Posted by Prince Gomolvilas
ON Wednesday, November 05, 2008
ON Wednesday, November 05, 2008
I'd like to extend my heartfelt gratitude to everyone who voted NO on Proposition 8, who donated to the campaign, who volunteered their time, who talked to friends and family, who sent e-mails, who reached out to their online social networks, who posted blogs, who left comments on sites across the Internet, and/or who sent good vibes to the people of California. Your efforts are irrefutable evidence that we all have innate qualities of compassion, understanding, and love and that we all can reach across cultural divides to stand up for what's right, even if it doesn't seem to affect us personally.
Proposition 8, which aimed to ban same-sex marriage, has passed. (It would take a miracle the scope of Joseph Smith's golden plates for the remaining uncounted ballots to make a difference.) California, along with Arizona and Florida (which had similar measures on their ballots), now joins the 42 states that already prohibit gay marriage in the U.S.
It's unbelievable to me that so many people in the land of the free have effectively spit on the U.S. Constitution, which makes very clear: "No State shall make or enforce any law which shall abridge the privileges or immunities of citizens of the United States." It breaks my heart to know that an immigrant like my mother, who worked her ass off to earn her U.S. citizenship, can understand and honor the principles of the Constitution far better than people who have had the privilege of being born in America.
Either the supporters of Prop 8 do not believe in the U.S. Constitution—or they simply do not consider gays and lesbians to be equal citizens of the United States. Neither explanation sits well with me. And if those notions don't give pause to even the staunchest opponents of gay marriage, then there is something fundamentally broken about their vision of this country.
But you know what? Despite the fact that I almost titled this post "Fuck You, California," I refuse to despair over this for a number of reasons.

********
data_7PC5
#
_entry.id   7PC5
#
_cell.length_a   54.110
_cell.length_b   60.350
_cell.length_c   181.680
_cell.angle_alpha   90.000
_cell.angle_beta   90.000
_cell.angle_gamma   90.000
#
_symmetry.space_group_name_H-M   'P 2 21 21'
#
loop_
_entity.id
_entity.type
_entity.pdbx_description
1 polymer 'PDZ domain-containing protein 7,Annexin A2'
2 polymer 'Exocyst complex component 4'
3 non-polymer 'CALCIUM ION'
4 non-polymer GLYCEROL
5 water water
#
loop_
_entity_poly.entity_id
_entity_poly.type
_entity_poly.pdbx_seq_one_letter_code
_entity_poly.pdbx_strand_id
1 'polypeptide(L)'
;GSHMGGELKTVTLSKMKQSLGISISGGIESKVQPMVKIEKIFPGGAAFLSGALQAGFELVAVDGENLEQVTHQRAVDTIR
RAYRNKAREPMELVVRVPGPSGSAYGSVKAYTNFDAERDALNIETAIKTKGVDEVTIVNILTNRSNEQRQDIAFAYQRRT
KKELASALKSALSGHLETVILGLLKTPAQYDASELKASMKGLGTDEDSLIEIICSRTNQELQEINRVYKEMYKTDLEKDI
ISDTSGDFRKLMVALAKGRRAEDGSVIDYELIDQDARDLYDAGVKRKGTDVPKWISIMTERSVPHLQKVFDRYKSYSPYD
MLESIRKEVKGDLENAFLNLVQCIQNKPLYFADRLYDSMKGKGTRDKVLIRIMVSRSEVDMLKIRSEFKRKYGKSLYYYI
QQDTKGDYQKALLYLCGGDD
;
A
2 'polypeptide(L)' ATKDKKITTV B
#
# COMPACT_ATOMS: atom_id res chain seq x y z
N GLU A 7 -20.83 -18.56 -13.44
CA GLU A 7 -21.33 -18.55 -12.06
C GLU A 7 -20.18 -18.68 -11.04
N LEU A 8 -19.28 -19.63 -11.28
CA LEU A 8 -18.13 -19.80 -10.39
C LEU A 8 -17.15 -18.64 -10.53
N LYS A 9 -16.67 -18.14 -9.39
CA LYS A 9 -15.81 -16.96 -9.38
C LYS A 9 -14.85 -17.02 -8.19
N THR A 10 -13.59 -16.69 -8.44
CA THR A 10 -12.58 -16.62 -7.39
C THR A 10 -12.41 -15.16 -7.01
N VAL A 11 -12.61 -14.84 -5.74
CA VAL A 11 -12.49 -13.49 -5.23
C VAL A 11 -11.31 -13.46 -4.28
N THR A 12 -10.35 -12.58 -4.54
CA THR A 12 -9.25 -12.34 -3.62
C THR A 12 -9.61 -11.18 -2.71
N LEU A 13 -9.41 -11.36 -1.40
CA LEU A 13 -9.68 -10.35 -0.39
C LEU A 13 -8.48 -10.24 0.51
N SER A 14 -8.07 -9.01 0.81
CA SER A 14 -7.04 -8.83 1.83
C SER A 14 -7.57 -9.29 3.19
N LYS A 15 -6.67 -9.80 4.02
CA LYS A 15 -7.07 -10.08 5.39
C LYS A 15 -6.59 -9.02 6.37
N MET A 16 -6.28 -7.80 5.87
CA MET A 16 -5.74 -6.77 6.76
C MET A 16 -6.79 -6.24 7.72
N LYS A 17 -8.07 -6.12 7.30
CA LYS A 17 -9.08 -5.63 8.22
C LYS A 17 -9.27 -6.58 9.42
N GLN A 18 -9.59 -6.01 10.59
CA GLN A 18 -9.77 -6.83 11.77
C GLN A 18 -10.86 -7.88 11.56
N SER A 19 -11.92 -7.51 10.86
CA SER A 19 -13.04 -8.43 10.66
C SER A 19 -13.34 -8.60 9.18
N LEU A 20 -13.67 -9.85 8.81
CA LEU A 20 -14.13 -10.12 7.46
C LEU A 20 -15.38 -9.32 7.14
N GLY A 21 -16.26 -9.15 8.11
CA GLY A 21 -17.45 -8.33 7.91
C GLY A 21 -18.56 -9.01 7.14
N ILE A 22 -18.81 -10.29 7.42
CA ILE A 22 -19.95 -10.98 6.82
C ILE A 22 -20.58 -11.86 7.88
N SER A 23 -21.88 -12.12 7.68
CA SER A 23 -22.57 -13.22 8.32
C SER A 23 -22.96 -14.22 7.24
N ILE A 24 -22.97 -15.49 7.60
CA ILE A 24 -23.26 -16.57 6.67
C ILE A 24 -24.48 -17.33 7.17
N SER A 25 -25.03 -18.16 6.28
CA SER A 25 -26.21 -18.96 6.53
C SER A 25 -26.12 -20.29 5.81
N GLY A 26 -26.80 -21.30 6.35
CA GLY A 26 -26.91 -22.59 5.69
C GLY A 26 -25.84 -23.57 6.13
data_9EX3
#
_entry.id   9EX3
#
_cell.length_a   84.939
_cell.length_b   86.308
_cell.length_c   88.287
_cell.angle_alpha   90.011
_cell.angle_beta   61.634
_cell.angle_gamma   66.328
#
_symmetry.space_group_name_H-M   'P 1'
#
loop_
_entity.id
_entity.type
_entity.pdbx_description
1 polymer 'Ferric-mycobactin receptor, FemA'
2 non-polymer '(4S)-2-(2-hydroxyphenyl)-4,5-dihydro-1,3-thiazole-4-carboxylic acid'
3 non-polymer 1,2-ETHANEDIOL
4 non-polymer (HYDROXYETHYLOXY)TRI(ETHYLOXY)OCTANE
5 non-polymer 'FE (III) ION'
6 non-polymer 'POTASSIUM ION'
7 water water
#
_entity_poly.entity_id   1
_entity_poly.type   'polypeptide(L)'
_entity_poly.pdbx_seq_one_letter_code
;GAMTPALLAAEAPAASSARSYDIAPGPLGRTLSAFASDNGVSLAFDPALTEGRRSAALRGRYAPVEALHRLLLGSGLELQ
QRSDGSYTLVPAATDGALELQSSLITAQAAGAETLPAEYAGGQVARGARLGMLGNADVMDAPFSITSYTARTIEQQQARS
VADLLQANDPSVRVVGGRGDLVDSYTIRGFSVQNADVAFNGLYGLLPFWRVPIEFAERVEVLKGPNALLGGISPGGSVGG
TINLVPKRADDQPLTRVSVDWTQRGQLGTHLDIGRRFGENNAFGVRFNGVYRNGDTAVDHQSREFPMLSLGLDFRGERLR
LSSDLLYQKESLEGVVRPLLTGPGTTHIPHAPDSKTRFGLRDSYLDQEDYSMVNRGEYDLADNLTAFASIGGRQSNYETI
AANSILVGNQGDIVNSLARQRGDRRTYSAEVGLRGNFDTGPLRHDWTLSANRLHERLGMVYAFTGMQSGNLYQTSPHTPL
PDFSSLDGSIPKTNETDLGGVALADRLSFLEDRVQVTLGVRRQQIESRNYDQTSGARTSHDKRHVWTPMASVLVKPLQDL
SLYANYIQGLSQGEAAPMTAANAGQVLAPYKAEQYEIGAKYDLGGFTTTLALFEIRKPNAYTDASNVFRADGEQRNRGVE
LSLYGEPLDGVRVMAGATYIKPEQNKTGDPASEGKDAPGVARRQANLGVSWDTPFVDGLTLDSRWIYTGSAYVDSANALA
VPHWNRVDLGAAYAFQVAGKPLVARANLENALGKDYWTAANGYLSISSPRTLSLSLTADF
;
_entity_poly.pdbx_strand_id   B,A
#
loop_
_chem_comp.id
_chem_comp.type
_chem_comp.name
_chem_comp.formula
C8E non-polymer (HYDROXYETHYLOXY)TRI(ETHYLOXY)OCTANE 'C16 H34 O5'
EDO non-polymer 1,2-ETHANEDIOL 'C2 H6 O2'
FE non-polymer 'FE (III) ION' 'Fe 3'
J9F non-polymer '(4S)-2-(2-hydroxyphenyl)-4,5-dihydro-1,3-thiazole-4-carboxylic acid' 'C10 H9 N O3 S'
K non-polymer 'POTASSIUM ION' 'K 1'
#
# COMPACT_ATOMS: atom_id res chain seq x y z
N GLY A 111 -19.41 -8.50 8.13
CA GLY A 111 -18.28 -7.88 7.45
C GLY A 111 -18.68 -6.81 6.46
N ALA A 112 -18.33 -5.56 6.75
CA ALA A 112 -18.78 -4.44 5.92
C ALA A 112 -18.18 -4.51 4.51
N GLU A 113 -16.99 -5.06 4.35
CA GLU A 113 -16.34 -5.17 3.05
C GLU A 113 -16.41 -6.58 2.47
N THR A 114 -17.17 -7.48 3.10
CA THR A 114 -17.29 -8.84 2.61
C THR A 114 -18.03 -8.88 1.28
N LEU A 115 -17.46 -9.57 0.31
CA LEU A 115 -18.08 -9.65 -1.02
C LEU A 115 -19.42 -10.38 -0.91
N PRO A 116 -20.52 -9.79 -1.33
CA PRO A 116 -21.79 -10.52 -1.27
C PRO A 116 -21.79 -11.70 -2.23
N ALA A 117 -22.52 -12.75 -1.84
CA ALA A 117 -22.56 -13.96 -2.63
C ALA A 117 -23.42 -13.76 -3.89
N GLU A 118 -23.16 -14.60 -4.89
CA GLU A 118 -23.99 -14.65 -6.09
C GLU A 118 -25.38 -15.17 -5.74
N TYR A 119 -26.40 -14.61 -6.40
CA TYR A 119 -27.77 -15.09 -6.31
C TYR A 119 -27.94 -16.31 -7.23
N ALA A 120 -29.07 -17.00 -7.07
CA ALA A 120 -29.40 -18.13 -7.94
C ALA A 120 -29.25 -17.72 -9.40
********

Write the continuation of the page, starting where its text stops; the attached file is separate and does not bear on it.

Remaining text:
First of all, supporters of Proposition 8 may have logged a victory and dealt a blow to equal rights, but theirs is an empty victory. It's been well-documented that their campaign of TV ads, e-mails, mailings, and direct appeals was built on a foundation of absurd scare tactics, distorted facts, and outright lies. Apparently, for them, the ends justify the shady means, and they do not take ethical implications into consideration, even when their God is watching them. But, deep down, I'm sure they realize that cheating to get to the finish line does not make them winners. And claiming that they are not being discriminatory and homophobic over and over again does not make it so. To them, I say, "Shame on you. Shame. On. You."
What we continue to struggle with is making people—even people within the gay community itself—understand the idea of interconnection. But it's simple, really. Cultures of intolerance—whether overt and ugly or whether hidden behind a "loving-the-sinner-but-hating-the-sin" veneer—communicate to society that treating gays as second-class citizens is acceptable, which leads to things like increases in anti-gay hate crimes. One thing does follow another. Diseases spawn many symptoms. And just because you can wash blood off your hands doesn't mean that the blood was never spilled.
Secondly, let's put things into perspective, lest we become consumed with gloom. In 2000, when the first proposition to propose banning gay marriage (Prop 22) was put to a vote, it passed with 61.4% approval. (It's the ban that was reversed by the California Supreme Court in May and that led to Proposition 8.) Prop 8 received 52.4% approval (as of this writing)—although the measure passed, it was a narrow win, and the 9% drop in supporters of the ban is nothing to scoff at.
Lastly, this battle is far from over. The legality of this proposition will be challenged in court, gay couples who are already married will fight to ensure their marriages remain valid, and I will, in my own life, be mapping out an action plan for next steps—I've always felt that my role in all this is not combating the symptoms of homophobia (there are many people far more courageous than I who are doing that), but working at stamping out homophobic thinking and behavior at its core.
So I'm not going to wallow in defeat here. I'm going to recognize the significant progress that has been made in just eight years time. I'm going to acknowledge all the people—gay and straight, young and old—who took a stand against Proposition 8. I'm going to remember this idea of interconnection and how people's very vocal support of gay rights—of civil rights—will, in myriad ways, contribute to the eventual elimination of anti-gay hate crimes, gay teen suicide, school bullying, discrimination, and homophobia. This is not faulty logic; this is quantifiable truth.
It is my hope that everyone's valiant efforts will have a ripple effect that will carry us forth into a fairer future. "The arc of the moral universe is long," said Martin Luther King Jr., "but it bends toward justice." And because I have been witness to so many people who lent their support to this good cause, I am lifted up by them—lifted up so high that I can see the end of that arc.
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